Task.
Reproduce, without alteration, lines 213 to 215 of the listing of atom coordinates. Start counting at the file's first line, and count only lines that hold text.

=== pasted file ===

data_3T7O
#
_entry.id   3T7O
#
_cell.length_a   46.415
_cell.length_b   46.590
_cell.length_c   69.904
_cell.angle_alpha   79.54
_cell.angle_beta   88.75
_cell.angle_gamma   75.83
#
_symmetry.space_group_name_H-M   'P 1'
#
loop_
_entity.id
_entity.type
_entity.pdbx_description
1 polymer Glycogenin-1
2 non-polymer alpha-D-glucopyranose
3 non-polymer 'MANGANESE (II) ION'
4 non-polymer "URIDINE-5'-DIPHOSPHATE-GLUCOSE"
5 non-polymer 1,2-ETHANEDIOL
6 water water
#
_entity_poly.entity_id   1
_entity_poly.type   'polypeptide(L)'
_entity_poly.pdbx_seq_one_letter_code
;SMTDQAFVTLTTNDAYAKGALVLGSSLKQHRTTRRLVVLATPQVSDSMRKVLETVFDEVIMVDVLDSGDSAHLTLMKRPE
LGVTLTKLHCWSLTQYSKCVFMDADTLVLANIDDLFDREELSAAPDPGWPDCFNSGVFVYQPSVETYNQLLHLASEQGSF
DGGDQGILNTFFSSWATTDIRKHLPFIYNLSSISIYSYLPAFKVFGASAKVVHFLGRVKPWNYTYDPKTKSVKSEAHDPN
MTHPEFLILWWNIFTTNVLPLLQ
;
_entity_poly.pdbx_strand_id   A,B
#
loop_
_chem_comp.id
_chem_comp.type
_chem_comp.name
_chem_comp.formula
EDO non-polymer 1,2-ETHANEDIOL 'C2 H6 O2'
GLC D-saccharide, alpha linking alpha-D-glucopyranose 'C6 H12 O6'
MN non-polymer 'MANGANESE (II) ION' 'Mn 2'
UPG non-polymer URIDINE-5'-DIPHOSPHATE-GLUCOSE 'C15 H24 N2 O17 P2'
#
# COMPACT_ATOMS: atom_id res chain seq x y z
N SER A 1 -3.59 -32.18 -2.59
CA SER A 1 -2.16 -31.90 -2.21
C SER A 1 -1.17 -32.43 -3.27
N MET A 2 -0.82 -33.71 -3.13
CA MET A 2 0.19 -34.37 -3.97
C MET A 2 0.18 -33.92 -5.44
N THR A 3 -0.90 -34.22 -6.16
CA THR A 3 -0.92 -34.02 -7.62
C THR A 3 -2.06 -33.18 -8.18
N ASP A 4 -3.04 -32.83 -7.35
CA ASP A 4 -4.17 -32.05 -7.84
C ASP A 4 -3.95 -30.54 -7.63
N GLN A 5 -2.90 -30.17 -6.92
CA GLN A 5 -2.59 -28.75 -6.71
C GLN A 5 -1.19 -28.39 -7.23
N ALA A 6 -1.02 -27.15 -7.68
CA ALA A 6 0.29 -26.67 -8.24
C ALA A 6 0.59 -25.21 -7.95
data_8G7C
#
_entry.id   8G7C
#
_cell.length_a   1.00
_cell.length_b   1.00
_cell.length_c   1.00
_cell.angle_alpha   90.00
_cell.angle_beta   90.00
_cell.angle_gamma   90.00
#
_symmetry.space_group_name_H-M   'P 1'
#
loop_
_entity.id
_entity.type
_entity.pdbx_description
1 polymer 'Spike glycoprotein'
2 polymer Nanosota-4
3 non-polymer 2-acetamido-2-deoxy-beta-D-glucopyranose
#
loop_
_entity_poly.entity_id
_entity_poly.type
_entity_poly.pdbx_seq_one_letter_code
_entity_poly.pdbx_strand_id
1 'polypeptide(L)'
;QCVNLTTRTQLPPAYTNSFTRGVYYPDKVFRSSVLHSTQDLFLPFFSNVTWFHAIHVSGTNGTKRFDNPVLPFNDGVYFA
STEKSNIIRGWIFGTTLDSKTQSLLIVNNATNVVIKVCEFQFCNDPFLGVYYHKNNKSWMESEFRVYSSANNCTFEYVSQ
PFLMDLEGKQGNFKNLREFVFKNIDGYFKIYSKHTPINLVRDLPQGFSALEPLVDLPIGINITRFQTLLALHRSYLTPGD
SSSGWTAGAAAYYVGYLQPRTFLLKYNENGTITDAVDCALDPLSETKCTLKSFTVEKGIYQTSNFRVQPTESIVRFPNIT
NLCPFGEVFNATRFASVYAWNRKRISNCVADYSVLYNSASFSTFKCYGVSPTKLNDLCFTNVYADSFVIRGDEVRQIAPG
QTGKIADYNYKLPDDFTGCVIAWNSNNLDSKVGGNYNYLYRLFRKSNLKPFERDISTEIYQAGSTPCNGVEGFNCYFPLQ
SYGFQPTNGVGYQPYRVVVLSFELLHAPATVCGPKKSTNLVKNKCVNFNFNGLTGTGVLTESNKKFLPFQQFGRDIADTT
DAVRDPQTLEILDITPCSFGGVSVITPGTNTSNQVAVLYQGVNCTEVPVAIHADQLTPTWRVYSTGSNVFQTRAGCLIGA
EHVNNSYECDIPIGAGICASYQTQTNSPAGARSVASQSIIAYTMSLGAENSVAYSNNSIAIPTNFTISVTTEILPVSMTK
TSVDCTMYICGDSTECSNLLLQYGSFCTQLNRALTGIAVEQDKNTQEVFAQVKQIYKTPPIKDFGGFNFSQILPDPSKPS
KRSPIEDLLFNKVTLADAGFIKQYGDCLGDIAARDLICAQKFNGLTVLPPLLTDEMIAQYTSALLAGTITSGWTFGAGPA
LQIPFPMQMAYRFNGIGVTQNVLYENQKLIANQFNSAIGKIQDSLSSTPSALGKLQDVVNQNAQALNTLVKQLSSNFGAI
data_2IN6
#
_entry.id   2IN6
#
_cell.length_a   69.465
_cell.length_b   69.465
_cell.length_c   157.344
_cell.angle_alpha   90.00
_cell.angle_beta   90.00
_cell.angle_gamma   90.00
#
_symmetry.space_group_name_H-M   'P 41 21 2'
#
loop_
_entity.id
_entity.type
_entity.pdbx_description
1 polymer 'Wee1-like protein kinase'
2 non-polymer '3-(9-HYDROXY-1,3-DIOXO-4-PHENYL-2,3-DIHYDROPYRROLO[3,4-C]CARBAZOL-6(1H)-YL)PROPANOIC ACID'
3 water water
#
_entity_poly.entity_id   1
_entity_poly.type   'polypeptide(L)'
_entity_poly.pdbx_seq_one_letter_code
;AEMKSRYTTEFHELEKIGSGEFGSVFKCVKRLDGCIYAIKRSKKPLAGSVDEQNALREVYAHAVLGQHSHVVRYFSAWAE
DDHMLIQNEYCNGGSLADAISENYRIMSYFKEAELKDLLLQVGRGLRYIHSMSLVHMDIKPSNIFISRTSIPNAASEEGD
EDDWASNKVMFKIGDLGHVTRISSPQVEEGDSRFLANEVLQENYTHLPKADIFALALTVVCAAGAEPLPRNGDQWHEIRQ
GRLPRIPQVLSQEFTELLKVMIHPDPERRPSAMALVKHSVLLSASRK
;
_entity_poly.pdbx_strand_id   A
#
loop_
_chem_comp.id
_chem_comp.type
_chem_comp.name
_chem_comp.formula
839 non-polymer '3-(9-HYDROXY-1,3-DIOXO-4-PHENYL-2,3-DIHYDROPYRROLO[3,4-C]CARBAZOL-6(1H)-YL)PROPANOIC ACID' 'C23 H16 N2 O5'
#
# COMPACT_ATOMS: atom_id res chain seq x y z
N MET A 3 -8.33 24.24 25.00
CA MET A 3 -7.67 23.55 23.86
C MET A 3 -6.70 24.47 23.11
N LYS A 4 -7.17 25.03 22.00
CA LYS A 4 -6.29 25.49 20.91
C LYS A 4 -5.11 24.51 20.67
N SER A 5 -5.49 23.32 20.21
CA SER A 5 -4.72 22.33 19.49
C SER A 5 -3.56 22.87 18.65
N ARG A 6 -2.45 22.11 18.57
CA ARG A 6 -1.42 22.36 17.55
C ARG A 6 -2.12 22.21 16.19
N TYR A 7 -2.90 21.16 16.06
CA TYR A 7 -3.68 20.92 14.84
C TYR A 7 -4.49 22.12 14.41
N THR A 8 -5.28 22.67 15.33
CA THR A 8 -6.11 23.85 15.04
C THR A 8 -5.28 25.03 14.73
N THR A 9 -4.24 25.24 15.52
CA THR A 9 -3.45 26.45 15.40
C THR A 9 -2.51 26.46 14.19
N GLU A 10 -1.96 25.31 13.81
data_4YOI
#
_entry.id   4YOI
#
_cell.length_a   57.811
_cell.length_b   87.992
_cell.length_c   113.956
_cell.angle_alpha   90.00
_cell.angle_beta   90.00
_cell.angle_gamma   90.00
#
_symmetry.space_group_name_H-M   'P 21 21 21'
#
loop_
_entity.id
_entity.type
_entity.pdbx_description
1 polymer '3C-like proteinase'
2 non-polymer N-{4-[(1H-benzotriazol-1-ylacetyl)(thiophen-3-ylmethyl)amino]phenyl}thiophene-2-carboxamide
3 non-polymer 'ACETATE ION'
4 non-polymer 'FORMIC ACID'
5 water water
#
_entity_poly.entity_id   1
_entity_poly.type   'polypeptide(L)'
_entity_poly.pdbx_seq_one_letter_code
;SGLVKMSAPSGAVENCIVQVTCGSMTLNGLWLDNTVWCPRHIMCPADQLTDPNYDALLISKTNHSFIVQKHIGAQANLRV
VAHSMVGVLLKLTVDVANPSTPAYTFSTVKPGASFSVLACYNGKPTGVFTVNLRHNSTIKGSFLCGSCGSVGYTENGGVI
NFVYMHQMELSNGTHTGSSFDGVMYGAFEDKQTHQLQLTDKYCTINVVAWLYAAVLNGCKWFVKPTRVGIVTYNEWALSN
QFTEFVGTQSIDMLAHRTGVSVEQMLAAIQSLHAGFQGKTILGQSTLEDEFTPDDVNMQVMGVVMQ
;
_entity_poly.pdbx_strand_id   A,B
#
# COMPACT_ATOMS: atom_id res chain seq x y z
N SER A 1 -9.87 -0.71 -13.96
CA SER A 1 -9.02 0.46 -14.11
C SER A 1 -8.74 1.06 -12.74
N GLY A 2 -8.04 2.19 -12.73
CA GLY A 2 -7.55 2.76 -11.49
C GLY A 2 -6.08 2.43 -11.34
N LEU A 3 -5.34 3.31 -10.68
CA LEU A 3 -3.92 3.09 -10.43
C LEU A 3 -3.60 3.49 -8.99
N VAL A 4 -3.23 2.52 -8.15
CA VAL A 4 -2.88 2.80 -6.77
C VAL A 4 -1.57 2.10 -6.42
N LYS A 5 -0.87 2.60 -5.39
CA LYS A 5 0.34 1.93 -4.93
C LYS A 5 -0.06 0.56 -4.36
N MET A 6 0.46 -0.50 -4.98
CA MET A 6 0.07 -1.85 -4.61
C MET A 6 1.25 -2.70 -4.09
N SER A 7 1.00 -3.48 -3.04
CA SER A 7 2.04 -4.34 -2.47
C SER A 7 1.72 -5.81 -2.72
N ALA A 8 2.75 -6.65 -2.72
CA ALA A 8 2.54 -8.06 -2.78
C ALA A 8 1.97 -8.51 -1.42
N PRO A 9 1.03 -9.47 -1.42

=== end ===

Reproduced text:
N MET A 6 0.46 -0.50 -4.98
CA MET A 6 0.07 -1.85 -4.61
C MET A 6 1.25 -2.70 -4.09